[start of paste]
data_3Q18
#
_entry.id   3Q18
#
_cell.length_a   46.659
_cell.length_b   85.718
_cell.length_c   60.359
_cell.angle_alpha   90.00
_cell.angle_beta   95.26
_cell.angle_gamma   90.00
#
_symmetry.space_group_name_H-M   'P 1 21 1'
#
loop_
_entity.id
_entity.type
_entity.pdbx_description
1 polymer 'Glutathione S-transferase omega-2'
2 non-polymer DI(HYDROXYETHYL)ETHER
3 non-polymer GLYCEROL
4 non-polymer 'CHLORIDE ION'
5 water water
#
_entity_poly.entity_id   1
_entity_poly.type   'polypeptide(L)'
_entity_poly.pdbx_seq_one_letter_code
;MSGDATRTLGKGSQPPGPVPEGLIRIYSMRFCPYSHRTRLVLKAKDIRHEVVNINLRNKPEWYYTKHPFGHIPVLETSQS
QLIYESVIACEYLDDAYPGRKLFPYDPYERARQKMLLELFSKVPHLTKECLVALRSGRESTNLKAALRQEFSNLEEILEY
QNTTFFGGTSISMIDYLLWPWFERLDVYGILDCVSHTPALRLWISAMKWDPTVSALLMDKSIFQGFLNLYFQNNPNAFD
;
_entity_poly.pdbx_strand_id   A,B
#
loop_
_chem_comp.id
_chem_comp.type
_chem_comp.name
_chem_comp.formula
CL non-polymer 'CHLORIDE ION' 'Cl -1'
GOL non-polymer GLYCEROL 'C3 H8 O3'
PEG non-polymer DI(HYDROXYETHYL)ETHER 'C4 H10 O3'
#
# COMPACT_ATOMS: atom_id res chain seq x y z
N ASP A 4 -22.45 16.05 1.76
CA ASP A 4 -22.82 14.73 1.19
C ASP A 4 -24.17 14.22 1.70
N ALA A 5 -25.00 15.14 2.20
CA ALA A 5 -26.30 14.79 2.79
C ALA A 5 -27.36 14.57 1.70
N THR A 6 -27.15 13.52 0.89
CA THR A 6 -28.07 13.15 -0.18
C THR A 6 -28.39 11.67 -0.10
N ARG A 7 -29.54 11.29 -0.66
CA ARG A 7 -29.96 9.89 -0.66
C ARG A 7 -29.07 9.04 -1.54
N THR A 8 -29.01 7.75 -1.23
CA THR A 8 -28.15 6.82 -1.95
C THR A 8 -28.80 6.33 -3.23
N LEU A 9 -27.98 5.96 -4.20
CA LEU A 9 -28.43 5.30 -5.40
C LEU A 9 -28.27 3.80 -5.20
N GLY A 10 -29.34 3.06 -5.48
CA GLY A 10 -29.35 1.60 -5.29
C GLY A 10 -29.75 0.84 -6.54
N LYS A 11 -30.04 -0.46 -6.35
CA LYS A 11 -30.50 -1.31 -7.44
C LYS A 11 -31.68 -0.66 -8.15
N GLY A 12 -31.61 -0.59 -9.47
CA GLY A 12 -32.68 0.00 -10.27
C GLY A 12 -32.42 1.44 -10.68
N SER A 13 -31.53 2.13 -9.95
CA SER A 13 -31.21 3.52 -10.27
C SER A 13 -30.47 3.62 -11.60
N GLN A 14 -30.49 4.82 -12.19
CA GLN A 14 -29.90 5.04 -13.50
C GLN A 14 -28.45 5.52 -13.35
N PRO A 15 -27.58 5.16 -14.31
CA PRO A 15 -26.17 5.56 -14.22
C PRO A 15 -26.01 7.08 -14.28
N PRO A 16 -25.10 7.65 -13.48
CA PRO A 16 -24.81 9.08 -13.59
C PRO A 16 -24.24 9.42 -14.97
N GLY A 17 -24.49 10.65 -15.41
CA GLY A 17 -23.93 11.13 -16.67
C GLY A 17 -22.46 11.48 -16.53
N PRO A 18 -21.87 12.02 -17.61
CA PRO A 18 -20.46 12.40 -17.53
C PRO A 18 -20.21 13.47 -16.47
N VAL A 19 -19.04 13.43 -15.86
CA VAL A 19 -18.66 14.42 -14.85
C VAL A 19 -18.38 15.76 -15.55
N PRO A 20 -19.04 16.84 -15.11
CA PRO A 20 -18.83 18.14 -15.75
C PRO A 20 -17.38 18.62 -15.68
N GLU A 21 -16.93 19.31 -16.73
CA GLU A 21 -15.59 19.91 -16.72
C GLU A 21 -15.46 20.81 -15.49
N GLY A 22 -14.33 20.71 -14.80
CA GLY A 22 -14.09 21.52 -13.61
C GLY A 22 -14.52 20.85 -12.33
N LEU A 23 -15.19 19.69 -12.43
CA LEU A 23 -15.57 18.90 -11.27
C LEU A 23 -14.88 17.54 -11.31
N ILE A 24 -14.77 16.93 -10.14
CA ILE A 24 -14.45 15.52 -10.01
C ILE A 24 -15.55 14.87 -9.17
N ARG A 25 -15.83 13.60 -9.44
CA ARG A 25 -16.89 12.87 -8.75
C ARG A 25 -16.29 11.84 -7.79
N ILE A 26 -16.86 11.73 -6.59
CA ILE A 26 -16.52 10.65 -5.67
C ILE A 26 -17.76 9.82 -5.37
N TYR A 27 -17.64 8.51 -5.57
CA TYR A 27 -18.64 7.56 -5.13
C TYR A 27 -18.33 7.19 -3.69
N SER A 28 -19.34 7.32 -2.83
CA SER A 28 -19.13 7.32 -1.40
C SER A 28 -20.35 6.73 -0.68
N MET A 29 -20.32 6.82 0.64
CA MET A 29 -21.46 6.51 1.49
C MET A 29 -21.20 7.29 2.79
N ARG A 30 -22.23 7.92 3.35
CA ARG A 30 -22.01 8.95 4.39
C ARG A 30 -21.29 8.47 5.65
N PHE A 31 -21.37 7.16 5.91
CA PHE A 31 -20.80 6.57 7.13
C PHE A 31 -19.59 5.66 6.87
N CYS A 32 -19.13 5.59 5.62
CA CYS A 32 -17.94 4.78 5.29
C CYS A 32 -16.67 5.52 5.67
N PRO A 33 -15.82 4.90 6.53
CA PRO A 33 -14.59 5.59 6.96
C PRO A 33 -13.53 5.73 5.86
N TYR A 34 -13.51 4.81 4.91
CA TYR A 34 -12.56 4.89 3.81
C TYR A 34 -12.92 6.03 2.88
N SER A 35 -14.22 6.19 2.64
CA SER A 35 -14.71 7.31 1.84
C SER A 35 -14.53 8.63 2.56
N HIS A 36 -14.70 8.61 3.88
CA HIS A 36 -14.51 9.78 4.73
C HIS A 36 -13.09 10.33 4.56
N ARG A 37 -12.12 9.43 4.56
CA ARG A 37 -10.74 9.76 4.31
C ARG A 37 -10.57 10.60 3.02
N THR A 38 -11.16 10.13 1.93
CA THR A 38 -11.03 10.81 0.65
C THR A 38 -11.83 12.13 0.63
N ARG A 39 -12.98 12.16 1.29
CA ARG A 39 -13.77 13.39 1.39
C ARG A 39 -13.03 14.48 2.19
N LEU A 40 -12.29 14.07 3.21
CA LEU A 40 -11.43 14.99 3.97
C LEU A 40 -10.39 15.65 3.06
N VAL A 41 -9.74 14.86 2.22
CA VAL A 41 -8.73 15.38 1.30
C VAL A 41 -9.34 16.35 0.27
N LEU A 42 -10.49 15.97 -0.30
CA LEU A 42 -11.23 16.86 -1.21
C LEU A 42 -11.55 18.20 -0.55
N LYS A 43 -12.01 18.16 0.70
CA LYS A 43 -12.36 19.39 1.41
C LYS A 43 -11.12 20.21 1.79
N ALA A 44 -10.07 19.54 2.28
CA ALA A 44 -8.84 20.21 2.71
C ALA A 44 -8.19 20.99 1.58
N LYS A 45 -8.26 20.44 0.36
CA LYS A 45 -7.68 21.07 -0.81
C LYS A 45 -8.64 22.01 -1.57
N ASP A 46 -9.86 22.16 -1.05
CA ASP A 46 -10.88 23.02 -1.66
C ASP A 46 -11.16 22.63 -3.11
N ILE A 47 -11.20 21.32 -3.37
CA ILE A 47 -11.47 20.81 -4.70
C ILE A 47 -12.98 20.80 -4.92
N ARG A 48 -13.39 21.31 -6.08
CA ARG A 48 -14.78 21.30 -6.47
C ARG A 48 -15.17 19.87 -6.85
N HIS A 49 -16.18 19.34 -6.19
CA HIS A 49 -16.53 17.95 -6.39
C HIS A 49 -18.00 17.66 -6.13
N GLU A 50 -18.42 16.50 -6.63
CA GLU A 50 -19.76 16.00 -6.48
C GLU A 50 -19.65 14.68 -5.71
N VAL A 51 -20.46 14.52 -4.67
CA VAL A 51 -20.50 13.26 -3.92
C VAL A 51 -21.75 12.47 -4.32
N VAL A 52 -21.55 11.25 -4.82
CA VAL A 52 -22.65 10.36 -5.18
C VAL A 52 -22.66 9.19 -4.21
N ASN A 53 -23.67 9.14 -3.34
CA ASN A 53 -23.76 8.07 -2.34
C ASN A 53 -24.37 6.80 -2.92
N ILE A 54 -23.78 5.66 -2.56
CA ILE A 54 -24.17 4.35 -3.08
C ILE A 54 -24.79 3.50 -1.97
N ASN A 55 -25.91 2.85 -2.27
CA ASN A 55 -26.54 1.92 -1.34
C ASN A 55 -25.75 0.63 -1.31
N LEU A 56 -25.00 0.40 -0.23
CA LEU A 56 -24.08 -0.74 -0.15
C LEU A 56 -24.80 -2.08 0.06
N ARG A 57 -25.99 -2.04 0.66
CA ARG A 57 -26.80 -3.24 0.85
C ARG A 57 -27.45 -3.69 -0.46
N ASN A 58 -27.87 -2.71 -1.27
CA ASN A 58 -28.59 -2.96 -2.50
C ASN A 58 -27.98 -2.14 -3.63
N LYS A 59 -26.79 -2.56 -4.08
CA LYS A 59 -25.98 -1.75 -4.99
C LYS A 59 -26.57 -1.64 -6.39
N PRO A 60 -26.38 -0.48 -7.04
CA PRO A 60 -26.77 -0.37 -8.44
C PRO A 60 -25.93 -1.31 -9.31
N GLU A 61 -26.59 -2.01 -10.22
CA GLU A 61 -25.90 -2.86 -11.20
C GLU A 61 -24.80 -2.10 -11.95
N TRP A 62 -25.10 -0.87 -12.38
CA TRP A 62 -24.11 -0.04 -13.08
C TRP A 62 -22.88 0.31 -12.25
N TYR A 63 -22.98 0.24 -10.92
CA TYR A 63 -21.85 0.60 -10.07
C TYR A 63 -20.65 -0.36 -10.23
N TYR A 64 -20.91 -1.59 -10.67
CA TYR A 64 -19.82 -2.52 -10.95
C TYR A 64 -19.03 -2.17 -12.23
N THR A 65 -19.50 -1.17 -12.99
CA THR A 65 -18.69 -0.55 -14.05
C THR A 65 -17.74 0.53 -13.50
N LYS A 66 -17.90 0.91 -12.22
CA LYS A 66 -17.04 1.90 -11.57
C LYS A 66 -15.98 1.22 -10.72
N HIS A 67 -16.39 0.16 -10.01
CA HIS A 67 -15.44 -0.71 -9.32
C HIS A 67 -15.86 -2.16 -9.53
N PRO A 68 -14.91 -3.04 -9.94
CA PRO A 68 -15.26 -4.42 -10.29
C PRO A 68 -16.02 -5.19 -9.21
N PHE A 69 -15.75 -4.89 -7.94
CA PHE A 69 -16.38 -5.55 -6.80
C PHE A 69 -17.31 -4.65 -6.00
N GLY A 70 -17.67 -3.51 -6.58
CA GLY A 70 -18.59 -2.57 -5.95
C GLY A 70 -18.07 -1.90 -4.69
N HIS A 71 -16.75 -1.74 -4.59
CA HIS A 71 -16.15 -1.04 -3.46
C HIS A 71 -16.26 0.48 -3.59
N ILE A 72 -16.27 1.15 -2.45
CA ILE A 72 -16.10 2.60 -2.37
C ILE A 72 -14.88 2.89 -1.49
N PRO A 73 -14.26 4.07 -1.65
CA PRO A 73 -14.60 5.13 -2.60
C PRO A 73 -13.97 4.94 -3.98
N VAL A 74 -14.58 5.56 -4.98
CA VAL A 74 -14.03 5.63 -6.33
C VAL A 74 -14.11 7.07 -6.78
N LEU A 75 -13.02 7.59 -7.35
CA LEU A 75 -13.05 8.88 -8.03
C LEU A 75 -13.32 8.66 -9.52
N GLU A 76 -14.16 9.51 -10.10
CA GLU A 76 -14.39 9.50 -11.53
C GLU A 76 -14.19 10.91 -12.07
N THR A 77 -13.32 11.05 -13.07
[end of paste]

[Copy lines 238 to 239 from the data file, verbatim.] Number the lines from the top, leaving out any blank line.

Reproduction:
N PHE A 69 -15.75 -4.89 -7.94
CA PHE A 69 -16.38 -5.55 -6.80